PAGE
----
I am looking for books on Aristotle's Categories with academic commentary, preferably with references to further development of logic.
*"Predicaments" is another word for "Categories".
†Summulæ, or "little summary works," are works written for beginners.
‡Petrus Hispanus or Pope John XXI, d. 1277
Aristotle, Aristotle's Categories and De Interpretatione, Published by Clarendon Press, Oxford, 1963. Translated with notes by J.L.Ackrill. Ackrill was a fine scholar and I still find this book reliable.
Jonathan Barnes is a principal expert on Aristotle and the relevant part of his Aristotle: A Very Short Introduction, ISBN 10: 0192854089 / ISBN 13: 9780192854087 Oxford University Press is worth a scan.
Markus Kohl, 'Substancehood and Subjecthood in Aristotle's "Categories"', Phronesis, Vol. 53, No. 2 (2008), pp. 152-179 repays attention.
Wolfgang-Rainer Mann, The Discovery of Things: Aristotle's Categories and Their Context, Published by Princeton University Press, United States (2000) ISBN 10: 069101020X ISBN 13: 9780691010205 is not an easy but certainly a valuable read.
As to the connection of the Categories with later developments in logic, Kneale, William ; Kneale, Martha, The Development of Logic, ISBN 10: 0198247737 / ISBN 13: 9780198247739, Clarendon Press/ Oxford University Press, 1991, is useful.
The authenticity of the Categories
The question has been put to me :
Do any of these authors question Aristotle's authorship of the Categories? Bocheński writes in History of Formal Logic p. 40: "the Categories alone is seriously considered to be spurious.
I offer the following information.
There are three separate questions : about the authenticity of (a) the Categories as a whole, (b) Cat. ch. 1 - 9, and (c) Cat.10-15.
All these matters have been investigated by L. M. de Rijk, 'The Authenticity of Aristotle's Categories', Mnemosyne, Fourth Series, Vol. 4, Fasc. 2 (1951), pp. 129-159. (There is earlier work by Isaac Husik, William David Ross The Journal of Philosophy, Vol. 36, No. 16 (Aug. 3, 1939), pp. 427-433. A large body of 19th-century German scholarship should also be mentioned. I keep to de Rijk.)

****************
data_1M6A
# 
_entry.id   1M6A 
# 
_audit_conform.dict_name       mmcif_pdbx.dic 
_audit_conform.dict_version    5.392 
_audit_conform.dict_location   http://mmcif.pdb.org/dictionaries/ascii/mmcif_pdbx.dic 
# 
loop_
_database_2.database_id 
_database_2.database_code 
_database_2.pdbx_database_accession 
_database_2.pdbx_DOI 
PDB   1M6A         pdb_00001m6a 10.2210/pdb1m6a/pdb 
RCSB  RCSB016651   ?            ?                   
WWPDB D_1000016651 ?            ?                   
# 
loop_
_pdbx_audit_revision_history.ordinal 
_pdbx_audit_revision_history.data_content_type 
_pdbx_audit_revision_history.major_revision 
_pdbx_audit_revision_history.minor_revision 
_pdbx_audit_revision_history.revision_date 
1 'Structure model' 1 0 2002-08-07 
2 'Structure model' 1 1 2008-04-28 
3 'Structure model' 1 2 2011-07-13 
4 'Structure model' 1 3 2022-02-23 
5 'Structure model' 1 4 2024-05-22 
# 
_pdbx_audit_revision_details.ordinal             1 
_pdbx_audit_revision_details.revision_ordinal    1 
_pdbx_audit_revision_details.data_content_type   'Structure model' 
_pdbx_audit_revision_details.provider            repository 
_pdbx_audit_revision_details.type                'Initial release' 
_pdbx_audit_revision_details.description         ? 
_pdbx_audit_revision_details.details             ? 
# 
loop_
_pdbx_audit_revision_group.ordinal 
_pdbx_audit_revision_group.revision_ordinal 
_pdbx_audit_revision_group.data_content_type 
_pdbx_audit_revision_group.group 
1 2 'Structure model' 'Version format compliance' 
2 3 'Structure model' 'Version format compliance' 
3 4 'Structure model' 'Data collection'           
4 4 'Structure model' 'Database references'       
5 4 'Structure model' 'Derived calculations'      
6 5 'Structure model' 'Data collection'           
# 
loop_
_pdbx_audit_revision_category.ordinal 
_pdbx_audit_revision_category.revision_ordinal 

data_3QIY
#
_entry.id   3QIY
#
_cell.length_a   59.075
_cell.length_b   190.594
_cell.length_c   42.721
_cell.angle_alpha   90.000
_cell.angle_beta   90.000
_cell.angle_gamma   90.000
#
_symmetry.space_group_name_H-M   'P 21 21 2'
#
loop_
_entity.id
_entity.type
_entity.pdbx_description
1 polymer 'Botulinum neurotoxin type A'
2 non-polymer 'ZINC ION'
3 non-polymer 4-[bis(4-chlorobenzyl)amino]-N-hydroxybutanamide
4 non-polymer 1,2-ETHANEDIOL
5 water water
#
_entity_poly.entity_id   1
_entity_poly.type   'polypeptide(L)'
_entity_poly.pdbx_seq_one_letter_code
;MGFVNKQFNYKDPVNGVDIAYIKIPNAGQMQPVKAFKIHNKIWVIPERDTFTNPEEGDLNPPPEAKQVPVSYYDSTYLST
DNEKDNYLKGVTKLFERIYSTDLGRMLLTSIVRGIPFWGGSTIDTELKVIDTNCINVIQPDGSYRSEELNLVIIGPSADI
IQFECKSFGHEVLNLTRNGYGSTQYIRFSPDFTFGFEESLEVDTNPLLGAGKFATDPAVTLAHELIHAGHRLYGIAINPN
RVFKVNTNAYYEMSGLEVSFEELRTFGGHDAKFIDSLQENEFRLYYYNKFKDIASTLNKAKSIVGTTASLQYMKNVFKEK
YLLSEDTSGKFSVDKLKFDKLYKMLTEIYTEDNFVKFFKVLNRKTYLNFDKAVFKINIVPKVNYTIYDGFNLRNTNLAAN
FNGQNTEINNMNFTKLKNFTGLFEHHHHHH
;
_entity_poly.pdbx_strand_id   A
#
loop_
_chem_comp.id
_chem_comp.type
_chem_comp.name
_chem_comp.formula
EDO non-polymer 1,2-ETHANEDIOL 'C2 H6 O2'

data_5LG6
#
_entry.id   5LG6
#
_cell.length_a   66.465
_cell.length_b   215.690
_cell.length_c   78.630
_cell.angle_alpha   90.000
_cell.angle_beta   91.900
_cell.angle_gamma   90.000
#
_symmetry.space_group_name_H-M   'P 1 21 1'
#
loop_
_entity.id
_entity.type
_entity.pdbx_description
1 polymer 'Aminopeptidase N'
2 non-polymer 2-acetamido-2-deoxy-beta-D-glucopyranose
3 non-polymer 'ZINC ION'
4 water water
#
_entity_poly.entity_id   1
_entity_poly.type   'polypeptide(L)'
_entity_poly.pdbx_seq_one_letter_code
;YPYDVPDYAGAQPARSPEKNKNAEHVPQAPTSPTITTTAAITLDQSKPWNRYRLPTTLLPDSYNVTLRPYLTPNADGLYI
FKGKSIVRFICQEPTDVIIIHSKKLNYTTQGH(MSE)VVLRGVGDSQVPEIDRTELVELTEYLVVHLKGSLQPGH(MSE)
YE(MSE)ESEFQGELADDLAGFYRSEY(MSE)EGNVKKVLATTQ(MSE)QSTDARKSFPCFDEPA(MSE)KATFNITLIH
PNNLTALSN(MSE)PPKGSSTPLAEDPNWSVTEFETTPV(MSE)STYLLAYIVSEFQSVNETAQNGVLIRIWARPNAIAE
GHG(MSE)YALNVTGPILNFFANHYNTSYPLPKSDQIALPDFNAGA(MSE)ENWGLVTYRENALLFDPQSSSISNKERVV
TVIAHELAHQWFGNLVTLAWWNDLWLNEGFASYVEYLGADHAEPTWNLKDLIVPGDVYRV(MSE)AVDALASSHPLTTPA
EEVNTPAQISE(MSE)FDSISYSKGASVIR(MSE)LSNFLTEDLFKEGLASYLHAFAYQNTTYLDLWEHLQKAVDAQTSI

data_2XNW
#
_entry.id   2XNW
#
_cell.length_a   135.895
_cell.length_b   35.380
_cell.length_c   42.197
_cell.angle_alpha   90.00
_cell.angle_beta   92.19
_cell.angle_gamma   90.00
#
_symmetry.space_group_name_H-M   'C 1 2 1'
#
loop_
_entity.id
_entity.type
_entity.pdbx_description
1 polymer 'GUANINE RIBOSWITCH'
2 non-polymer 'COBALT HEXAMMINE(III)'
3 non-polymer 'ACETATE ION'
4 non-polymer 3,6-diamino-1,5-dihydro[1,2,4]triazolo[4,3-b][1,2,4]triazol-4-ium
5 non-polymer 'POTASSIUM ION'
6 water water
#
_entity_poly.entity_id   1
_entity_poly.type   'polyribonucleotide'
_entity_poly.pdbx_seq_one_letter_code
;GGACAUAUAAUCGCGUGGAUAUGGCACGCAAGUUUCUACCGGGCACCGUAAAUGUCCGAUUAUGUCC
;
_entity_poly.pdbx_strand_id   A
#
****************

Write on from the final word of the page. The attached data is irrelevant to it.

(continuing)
The Categories as a whole
We may draw the following conclusions from this part of our investigation : 1. All the ancient commentators are themselves convinced of the authenticity of the Categories. 2. Only two Anonymi mention any arguments against it, but such arguments are merely academic hypotheses which they themselves reject. (de Rijk : 139.)
Cat. 1 - 9
To sum up our conclusions: 1). The view about ousia in the Categories is nearer to Plato's than that of the Metaphysics. 2). The starting-point of the investigations about true substance (in Metaph. Z 1) agrees very well with the view of the Categories; there is a continuous line of thought running from the Categories to the definitive doctrine about ousia (in Metaph. Z 17). 3). The originality and early formulation of the doctrine about ousia in the Categories strongly supports the authenticity of the treatise (Categories Chs. 1-9). (de Rijk : 149.)
Cat, 10 - 15
These chapters, the so-called Postpraedicamenta, have been widely regarded as spurious but have had distinguished modern defenders - e.g. Sir David Ross and L. Minio-Paluello (de Rijk : 149.). Jonathan Barnes, a principal Aristotelian scholar, in his revised translation of the Oxford Aristotle (Princeton, 1984, vol. 1) accepts the Categories as genuinely Aristotelian.
There is a problem, though, in that there is some kind of dividing line between 1 - 9 and 10 - 15 :
d that there is undoubtedly a dividing-line between Chs. 1-9 and Chs 10-15. This disjointedness has always been observed 3). It is noticeable, moreover, that for Hamelin, who believes the teaching of Chs. 10-15 to be thouroughly Aristotelian, it is only the disjointedness that gives any grounds for doubting the authenticity. It is obvious that the treatise should be considered as a separate entity. By doing so we can explain adequately why the term e?e??, which is already spoken about (or rather "dis- missed") in Categ. Ch. 9,1 lbl2 ff., is dealt with once again in Categ. Ch. 15. ((de Rijk : 159.)
The texts on my original list, save for Barnes, do not discuss the question of authenticity since the Categories has largely been regarded by scholars of the last half-century as genuine. Since Bocheński is not a leading voice in contemporary Aristotelian scholarship, and in the absence of any grounds he gives for his opinion, I am reluctant to surrender the authenticity of the Categories on the basis of the reference you give.